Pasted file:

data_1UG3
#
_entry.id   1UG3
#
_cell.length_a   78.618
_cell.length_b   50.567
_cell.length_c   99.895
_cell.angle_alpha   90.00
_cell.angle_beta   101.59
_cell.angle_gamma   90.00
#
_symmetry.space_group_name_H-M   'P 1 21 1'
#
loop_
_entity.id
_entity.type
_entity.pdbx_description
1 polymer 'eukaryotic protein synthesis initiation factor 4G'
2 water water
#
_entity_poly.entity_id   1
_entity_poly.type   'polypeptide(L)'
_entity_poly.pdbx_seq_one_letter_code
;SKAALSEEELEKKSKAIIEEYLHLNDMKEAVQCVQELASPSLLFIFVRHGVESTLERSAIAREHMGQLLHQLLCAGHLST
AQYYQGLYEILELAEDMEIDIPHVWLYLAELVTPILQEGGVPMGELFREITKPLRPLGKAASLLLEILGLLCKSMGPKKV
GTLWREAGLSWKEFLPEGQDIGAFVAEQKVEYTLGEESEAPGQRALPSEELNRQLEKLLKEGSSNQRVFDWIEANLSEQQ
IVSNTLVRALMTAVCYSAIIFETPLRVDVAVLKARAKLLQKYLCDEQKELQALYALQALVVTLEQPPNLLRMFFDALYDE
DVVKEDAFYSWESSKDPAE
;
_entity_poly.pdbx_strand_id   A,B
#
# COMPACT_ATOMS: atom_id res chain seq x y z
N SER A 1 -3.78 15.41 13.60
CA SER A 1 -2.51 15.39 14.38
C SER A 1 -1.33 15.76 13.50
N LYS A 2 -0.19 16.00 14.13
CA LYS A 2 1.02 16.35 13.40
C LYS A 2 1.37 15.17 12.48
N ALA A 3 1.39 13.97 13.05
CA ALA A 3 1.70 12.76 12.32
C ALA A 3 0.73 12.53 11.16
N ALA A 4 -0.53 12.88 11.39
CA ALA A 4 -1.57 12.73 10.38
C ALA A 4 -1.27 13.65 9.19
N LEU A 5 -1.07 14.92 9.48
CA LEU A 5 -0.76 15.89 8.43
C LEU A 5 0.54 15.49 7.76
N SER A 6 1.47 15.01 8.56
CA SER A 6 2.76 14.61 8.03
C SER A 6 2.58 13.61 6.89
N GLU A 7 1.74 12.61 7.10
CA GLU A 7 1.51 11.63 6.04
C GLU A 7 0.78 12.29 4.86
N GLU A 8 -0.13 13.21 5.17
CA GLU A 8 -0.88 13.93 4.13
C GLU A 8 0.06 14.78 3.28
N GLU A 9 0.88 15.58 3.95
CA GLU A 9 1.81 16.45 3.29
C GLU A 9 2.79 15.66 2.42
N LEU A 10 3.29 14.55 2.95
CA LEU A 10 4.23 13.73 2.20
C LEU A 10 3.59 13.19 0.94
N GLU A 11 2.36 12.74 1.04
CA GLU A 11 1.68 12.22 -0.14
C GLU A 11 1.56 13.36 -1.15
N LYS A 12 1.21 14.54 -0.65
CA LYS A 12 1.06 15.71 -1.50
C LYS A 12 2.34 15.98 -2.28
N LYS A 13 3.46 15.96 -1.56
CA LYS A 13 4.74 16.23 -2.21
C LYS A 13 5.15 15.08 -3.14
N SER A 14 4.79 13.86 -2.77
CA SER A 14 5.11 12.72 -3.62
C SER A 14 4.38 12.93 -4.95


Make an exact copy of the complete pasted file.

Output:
data_1UG3
#
_entry.id   1UG3
#
_cell.length_a   78.618
_cell.length_b   50.567
_cell.length_c   99.895
_cell.angle_alpha   90.00
_cell.angle_beta   101.59
_cell.angle_gamma   90.00
#
_symmetry.space_group_name_H-M   'P 1 21 1'
#
loop_
_entity.id
_entity.type
_entity.pdbx_description
1 polymer 'eukaryotic protein synthesis initiation factor 4G'
2 water water
#
_entity_poly.entity_id   1
_entity_poly.type   'polypeptide(L)'
_entity_poly.pdbx_seq_one_letter_code
;SKAALSEEELEKKSKAIIEEYLHLNDMKEAVQCVQELASPSLLFIFVRHGVESTLERSAIAREHMGQLLHQLLCAGHLST
AQYYQGLYEILELAEDMEIDIPHVWLYLAELVTPILQEGGVPMGELFREITKPLRPLGKAASLLLEILGLLCKSMGPKKV
GTLWREAGLSWKEFLPEGQDIGAFVAEQKVEYTLGEESEAPGQRALPSEELNRQLEKLLKEGSSNQRVFDWIEANLSEQQ
IVSNTLVRALMTAVCYSAIIFETPLRVDVAVLKARAKLLQKYLCDEQKELQALYALQALVVTLEQPPNLLRMFFDALYDE
DVVKEDAFYSWESSKDPAE
;
_entity_poly.pdbx_strand_id   A,B
#
# COMPACT_ATOMS: atom_id res chain seq x y z
N SER A 1 -3.78 15.41 13.60
CA SER A 1 -2.51 15.39 14.38
C SER A 1 -1.33 15.76 13.50
N LYS A 2 -0.19 16.00 14.13
CA LYS A 2 1.02 16.35 13.40
C LYS A 2 1.37 15.17 12.48
N ALA A 3 1.39 13.97 13.05
CA ALA A 3 1.70 12.76 12.32
C ALA A 3 0.73 12.53 11.16
N ALA A 4 -0.53 12.88 11.39
CA ALA A 4 -1.57 12.73 10.38
C ALA A 4 -1.27 13.65 9.19
N LEU A 5 -1.07 14.92 9.48
CA LEU A 5 -0.76 15.89 8.43
C LEU A 5 0.54 15.49 7.76
N SER A 6 1.47 15.01 8.56
CA SER A 6 2.76 14.61 8.03
C SER A 6 2.58 13.61 6.89
N GLU A 7 1.74 12.61 7.10
CA GLU A 7 1.51 11.63 6.04
C GLU A 7 0.78 12.29 4.86
N GLU A 8 -0.13 13.21 5.17
CA GLU A 8 -0.88 13.93 4.13
C GLU A 8 0.06 14.78 3.28
N GLU A 9 0.88 15.58 3.95
CA GLU A 9 1.81 16.45 3.29
C GLU A 9 2.79 15.66 2.42
N LEU A 10 3.29 14.55 2.95
CA LEU A 10 4.23 13.73 2.20
C LEU A 10 3.59 13.19 0.94
N GLU A 11 2.36 12.74 1.04
CA GLU A 11 1.68 12.22 -0.14
C GLU A 11 1.56 13.36 -1.15
N LYS A 12 1.21 14.54 -0.65
CA LYS A 12 1.06 15.71 -1.50
C LYS A 12 2.34 15.98 -2.28
N LYS A 13 3.46 15.96 -1.56
CA LYS A 13 4.74 16.23 -2.21
C LYS A 13 5.15 15.08 -3.14
N SER A 14 4.79 13.86 -2.77
CA SER A 14 5.11 12.72 -3.62
C SER A 14 4.38 12.93 -4.95